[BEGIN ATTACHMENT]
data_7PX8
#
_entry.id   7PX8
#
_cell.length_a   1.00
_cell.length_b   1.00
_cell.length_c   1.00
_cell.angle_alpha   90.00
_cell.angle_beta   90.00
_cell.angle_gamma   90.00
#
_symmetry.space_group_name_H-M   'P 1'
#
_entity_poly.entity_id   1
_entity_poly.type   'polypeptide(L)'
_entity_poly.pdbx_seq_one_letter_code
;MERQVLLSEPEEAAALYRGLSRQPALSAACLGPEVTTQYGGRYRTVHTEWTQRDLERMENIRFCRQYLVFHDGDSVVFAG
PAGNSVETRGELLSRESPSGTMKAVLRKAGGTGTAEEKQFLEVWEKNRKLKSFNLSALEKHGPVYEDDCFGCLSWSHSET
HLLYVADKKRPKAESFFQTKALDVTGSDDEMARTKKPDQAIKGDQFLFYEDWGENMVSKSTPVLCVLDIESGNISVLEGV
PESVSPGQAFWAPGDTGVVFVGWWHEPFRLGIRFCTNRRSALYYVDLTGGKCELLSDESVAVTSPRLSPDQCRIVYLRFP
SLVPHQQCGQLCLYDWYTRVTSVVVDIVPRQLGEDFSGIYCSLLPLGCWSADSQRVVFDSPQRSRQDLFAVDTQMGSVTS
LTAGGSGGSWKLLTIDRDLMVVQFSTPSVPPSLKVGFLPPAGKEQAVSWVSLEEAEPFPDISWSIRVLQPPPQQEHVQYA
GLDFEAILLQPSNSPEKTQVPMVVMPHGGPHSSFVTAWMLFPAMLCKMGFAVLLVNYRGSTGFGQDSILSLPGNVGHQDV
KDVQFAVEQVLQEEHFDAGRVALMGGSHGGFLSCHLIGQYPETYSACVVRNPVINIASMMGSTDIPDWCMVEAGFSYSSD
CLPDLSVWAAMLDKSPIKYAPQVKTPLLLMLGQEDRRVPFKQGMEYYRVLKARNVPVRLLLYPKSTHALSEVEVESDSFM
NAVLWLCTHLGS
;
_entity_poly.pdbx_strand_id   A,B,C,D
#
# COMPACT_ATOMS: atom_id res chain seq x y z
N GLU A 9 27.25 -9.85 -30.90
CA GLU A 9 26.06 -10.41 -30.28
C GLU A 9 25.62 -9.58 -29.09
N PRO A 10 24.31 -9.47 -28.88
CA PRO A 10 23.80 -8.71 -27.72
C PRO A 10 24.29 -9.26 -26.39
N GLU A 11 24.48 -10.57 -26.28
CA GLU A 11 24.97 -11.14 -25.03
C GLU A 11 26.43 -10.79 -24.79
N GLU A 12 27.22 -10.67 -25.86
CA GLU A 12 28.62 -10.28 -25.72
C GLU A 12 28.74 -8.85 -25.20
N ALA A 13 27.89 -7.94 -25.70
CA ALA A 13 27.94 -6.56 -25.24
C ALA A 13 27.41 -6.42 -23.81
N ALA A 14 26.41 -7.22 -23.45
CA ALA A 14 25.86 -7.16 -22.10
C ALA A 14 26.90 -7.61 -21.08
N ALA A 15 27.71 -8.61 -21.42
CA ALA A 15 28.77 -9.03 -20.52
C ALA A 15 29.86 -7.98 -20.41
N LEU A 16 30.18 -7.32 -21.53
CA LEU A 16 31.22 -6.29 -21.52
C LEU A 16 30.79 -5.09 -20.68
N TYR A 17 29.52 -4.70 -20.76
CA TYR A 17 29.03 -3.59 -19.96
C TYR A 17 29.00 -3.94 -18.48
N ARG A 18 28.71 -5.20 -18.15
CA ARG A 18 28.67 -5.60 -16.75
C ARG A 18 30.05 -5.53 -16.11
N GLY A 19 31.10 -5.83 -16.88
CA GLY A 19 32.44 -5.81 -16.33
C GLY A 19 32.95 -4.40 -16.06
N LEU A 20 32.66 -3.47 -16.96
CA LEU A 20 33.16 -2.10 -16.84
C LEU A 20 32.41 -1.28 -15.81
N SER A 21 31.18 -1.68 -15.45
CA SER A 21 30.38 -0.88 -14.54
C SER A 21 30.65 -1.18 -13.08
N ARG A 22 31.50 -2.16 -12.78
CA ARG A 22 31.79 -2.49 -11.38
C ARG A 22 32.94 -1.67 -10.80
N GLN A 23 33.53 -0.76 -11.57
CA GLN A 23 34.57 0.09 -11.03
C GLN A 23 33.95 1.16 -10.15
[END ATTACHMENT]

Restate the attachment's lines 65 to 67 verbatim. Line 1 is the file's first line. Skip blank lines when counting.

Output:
CA LEU A 20 33.16 -2.10 -16.84
C LEU A 20 32.41 -1.28 -15.81
N SER A 21 31.18 -1.68 -15.45